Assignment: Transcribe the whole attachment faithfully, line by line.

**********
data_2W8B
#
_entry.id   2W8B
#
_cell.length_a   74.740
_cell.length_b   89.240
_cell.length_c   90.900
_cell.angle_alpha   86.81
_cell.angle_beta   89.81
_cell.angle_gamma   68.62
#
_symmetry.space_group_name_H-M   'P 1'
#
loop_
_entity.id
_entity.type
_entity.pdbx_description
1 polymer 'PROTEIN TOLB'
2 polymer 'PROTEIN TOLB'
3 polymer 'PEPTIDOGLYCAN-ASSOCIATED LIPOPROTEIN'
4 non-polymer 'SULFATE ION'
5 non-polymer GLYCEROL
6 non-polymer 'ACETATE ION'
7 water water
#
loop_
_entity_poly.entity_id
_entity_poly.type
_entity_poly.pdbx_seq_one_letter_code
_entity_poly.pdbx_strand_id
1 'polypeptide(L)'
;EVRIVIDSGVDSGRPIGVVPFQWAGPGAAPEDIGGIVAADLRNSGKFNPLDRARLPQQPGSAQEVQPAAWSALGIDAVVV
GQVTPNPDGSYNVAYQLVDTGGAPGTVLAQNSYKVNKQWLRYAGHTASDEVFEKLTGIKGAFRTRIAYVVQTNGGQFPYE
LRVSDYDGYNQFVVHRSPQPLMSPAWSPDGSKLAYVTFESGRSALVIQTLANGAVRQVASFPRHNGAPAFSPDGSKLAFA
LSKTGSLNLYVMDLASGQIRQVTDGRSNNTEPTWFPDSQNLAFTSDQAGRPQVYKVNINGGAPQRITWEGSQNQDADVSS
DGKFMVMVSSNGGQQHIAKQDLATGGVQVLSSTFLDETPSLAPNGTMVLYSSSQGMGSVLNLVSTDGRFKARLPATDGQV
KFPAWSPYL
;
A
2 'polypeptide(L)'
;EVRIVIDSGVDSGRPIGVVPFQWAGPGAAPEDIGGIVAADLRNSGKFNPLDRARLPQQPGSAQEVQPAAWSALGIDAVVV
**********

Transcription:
data_2W8B
#
_entry.id   2W8B
#
_cell.length_a   74.740
_cell.length_b   89.240
_cell.length_c   90.900
_cell.angle_alpha   86.81
_cell.angle_beta   89.81
_cell.angle_gamma   68.62
#
_symmetry.space_group_name_H-M   'P 1'
#
loop_
_entity.id
_entity.type
_entity.pdbx_description
1 polymer 'PROTEIN TOLB'
2 polymer 'PROTEIN TOLB'
3 polymer 'PEPTIDOGLYCAN-ASSOCIATED LIPOPROTEIN'
4 non-polymer 'SULFATE ION'
5 non-polymer GLYCEROL
6 non-polymer 'ACETATE ION'
7 water water
#
loop_
_entity_poly.entity_id
_entity_poly.type
_entity_poly.pdbx_seq_one_letter_code
_entity_poly.pdbx_strand_id
1 'polypeptide(L)'
;EVRIVIDSGVDSGRPIGVVPFQWAGPGAAPEDIGGIVAADLRNSGKFNPLDRARLPQQPGSAQEVQPAAWSALGIDAVVV
GQVTPNPDGSYNVAYQLVDTGGAPGTVLAQNSYKVNKQWLRYAGHTASDEVFEKLTGIKGAFRTRIAYVVQTNGGQFPYE
LRVSDYDGYNQFVVHRSPQPLMSPAWSPDGSKLAYVTFESGRSALVIQTLANGAVRQVASFPRHNGAPAFSPDGSKLAFA
LSKTGSLNLYVMDLASGQIRQVTDGRSNNTEPTWFPDSQNLAFTSDQAGRPQVYKVNINGGAPQRITWEGSQNQDADVSS
DGKFMVMVSSNGGQQHIAKQDLATGGVQVLSSTFLDETPSLAPNGTMVLYSSSQGMGSVLNLVSTDGRFKARLPATDGQV
KFPAWSPYL
;
A
2 'polypeptide(L)'
;EVRIVIDSGVDSGRPIGVVPFQWAGPGAAPEDIGGIVAADLRNSGKFNPLDRARLPQQPGSAQEVQPAAWSALGIDAVVV